Wednesday, January 18, 2006

Stroke Recognition: 3 Steps

My grandfather had a stroke when I was a small child. Until the time he died, when I was 18, he could barely move or make himself understood. So you can understand why I found important the claims in a recent e-mail I was forwarded that doctors can often totally prevent or reverse the effects of a stroke if able to treat the patient within three hours and that, while bystanders frequently fail to recognize a stroke in time, there are three simple steps to check for stroke symptoms.

I'm generally very skeptical of unattributed claims forwarded by e-mail, but a little quick checking around supports the information here. Barbara Mikkelson on Snopes.com called this e-mail last November "much-circulated," so it's possible anyone reading this blog has already seen the information. For those who haven't, though, and those who'll find some supplementary sources useful, consider the following.

WebMD lists these as symptoms of a stroke:
  • Sudden numbness or weakness of the face, arm, or leg, especially if it occurs on one side of the body
  • Sudden confusion, trouble speaking, or understanding speech
  • Sudden trouble seeing in one or both eyes, or double vision
  • Sudden trouble walking, dizziness, loss of balance, or coordination
  • Sudden severe headache with no known cause
  • Drowsiness, nausea, or vomiting
That same page, though, quotes an expert as saying, "Sometimes, the person having the stroke is the last to know what's happening." And obviously bystanders are dependent on the victim to know if there actually is headache, confusion, numbness, or nausea, for instance. A lot depends then on the perception and judgment of the bystanders. As Mikkelson notes,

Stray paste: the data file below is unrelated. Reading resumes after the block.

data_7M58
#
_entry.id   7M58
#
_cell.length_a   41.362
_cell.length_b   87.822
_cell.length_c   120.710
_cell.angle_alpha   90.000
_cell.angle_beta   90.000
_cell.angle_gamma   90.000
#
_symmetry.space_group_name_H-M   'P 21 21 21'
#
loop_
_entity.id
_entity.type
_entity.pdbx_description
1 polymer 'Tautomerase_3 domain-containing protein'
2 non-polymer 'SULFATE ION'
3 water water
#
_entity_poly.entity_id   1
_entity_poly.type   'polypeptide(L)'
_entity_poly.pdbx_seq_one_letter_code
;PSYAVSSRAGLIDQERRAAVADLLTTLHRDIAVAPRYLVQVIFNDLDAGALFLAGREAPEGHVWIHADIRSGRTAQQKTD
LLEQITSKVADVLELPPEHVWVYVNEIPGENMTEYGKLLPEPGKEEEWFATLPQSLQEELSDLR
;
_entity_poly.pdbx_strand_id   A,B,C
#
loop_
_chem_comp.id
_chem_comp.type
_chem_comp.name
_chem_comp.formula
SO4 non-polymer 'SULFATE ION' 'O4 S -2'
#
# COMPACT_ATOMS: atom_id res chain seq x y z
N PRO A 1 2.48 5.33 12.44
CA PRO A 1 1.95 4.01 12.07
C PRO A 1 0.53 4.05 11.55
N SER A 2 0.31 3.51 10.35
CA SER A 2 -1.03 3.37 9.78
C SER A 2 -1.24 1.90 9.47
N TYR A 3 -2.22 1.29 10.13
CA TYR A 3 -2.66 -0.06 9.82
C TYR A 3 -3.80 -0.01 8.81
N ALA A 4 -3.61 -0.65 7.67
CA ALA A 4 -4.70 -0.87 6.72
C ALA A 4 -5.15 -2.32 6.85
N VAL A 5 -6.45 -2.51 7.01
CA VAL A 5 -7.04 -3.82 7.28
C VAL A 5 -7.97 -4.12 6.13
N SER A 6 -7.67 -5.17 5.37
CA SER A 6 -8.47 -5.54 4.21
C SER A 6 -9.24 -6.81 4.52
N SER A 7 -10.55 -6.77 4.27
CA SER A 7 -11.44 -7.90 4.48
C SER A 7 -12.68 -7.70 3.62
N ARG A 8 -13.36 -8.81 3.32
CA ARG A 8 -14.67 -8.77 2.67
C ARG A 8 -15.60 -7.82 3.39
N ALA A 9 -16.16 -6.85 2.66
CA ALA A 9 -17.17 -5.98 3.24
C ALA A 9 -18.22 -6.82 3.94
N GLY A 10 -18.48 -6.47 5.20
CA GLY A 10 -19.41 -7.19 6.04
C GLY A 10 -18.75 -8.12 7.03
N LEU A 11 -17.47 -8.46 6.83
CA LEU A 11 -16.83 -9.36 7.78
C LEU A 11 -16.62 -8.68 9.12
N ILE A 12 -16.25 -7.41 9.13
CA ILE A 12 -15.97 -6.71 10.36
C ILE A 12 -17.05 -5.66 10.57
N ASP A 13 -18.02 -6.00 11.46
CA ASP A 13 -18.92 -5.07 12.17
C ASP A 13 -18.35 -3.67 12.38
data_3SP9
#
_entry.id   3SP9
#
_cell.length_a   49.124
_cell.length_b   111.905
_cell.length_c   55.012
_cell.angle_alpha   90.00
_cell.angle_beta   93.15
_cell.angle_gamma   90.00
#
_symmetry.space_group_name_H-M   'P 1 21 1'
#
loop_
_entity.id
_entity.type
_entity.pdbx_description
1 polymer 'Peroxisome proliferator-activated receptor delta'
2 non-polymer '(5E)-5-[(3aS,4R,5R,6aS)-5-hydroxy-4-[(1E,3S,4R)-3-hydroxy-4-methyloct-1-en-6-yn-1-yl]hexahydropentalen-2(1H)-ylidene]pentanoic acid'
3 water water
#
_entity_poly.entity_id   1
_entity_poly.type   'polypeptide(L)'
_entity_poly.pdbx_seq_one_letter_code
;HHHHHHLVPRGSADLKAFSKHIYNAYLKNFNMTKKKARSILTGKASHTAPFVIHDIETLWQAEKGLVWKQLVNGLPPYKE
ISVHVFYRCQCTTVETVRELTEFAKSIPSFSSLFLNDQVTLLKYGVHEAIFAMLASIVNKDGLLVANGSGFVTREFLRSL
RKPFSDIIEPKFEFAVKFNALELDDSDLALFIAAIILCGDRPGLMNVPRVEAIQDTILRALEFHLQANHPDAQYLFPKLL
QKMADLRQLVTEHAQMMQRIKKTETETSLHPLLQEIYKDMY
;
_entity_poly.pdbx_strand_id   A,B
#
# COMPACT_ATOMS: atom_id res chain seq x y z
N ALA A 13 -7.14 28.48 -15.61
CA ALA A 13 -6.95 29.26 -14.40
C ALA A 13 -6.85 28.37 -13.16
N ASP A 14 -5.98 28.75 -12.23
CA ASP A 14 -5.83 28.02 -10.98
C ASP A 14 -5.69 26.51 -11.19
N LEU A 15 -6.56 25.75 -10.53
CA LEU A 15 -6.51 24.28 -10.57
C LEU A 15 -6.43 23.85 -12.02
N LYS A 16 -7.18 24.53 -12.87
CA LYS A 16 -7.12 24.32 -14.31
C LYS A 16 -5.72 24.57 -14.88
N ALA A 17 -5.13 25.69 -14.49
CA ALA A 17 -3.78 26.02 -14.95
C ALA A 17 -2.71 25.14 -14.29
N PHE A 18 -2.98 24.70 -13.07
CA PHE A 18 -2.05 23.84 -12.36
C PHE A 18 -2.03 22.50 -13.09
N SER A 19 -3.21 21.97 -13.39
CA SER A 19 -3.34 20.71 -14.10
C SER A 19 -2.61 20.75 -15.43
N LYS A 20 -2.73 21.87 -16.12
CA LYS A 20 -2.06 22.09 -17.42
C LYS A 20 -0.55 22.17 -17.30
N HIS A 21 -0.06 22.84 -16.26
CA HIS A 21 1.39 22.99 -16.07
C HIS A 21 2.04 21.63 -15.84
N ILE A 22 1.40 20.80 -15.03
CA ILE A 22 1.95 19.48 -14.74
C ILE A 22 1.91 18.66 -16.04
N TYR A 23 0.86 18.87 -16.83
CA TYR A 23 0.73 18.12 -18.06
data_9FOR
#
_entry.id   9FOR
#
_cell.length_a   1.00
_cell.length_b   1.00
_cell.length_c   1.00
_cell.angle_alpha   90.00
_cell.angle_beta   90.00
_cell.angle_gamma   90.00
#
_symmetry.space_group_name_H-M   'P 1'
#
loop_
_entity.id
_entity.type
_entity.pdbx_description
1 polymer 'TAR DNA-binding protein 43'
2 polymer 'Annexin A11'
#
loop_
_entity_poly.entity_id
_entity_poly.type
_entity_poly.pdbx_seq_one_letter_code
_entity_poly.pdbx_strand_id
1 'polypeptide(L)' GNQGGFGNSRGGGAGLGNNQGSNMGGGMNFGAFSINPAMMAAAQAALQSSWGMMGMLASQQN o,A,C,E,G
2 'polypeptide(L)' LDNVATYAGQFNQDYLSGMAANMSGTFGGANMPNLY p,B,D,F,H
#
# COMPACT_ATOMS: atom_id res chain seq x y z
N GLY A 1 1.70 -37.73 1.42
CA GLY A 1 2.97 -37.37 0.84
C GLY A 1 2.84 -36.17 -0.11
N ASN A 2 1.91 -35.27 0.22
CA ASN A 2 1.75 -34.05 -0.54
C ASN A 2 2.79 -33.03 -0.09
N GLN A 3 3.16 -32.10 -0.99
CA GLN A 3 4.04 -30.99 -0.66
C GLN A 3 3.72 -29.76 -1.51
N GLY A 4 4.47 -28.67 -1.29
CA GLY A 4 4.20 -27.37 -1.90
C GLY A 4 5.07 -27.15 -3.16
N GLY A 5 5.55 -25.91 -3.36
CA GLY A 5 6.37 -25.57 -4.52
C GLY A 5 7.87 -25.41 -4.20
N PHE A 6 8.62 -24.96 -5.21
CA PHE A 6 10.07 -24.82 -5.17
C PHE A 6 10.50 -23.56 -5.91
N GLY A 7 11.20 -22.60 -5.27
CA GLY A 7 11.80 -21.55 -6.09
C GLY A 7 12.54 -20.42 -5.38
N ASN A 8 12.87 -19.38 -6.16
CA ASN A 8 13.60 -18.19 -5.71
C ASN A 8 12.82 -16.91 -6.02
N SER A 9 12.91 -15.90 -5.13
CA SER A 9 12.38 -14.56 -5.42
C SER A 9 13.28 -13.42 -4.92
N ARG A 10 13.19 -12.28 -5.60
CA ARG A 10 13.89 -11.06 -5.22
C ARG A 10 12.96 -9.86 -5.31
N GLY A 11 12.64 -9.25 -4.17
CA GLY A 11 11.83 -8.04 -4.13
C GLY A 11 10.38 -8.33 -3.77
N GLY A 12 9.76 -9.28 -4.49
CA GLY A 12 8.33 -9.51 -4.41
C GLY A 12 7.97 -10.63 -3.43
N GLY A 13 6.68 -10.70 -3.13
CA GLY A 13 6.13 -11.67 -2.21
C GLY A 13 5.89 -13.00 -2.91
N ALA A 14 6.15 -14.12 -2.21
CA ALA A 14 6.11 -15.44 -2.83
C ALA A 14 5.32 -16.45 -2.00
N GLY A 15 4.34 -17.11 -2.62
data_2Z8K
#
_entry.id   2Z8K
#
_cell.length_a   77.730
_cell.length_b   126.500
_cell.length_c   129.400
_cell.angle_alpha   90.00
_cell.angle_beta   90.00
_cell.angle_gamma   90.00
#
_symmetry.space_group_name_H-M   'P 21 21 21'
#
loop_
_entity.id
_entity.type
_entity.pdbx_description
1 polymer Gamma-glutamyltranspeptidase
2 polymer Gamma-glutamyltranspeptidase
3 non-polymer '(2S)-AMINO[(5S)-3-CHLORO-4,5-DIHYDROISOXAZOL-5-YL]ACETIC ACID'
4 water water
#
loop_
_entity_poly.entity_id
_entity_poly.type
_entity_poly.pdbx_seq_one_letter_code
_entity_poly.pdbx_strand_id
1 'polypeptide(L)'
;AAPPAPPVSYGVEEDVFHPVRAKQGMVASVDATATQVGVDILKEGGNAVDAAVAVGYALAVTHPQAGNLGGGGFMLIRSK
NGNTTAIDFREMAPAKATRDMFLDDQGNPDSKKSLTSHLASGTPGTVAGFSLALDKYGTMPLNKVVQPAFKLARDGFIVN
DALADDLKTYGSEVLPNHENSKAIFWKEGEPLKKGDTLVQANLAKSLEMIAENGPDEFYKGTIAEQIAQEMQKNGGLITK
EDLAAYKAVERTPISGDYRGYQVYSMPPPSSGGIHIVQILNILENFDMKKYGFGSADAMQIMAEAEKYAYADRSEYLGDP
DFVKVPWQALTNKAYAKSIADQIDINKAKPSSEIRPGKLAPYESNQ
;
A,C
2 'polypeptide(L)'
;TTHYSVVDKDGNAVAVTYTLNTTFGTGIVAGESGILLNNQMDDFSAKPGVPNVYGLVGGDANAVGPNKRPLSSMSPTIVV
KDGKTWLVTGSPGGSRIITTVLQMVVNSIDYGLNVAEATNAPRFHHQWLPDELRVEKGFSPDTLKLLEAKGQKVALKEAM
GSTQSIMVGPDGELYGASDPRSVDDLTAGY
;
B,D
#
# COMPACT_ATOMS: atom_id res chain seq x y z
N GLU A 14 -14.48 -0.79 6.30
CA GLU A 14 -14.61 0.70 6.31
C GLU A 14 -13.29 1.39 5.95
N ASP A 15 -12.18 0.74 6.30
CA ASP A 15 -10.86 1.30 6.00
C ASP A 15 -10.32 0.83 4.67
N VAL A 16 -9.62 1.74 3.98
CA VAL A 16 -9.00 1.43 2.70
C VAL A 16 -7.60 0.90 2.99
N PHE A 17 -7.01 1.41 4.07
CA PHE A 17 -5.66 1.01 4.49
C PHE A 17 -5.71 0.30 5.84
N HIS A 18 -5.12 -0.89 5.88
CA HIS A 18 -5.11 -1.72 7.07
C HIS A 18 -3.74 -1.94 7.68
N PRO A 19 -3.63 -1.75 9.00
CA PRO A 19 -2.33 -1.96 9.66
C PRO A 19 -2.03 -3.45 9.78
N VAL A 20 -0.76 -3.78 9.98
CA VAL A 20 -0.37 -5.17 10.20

Focal neurological signs such as slurred speech, unilateral facial droop, blurred vision, discoordination, and partial or total paralysis are often indicative of some sort of brain dysfunction and would be recognized as important markers by those in the medical profession. However, expecting laypeople to diagnose that something has gone terribly wrong in a loved one on the basis of that checklist would be reaching for too much; in that key moment few would be likely to remember what they were supposed to be looking for.
Therefore, these three steps can be particularly helpful:
  • ask the individual to smile.
  • ask him or her to raise both arms.
  • ask the person to speak a simple sentence.
Mikkelson again:
By distilling the assessment process down to three simple tests (smile, raise both arms, speak a simple sentence), anyone is likely to remember what to ask of someone they suspect has just undergone a stroke and to correctly interpret the information so gleaned.
The questions in question were apparently "drawn from a report presented in February 2003 at the American Stroke Association's (ASA) 28th International Stroke Conference." (I didn't even know there is such a thing as the American Stroke Association. I believe I might need to give them some money.) Mikkelson goes on to point out,
News of [that report] can be found on the ASA web site and the American Heart Association's (AHA) web site. However, as the ASA says in its official statement about the report, though the research was funded by a grant from the ASA, that body has not taken a position on the topic nor endorsed the test because the results, though positive, arose from a very small study.
The article about the report is definitely worth a look and very encouraging if recognition has been such a problem historically. Mikkelson's right, though, about the ASA non-endorsement. They're damn emphatic about it. Certainly, if the symptoms the ASA and WebMD list are noted, 911 should be called immediately. When uncertainty exists, however, those three questions might help to clarify the situation.

WebMD on that three-hour window:
During a stroke, experts urge people to get to the hospital as soon as possible, preferably within one hour after symptoms appear, so that they can be evaluated and perhaps receive treatments that must be given within a window of time. One drug, t-PA, can dissolve blood clots and restore blood flow during an ischemic stroke, but doctors must start delivering it intravenously within three hours after symptoms begin.
More on tPA here. And a stark reminder here that, while strokes grow more likely as we grow older, they can happen at any age. We do well to be aware.

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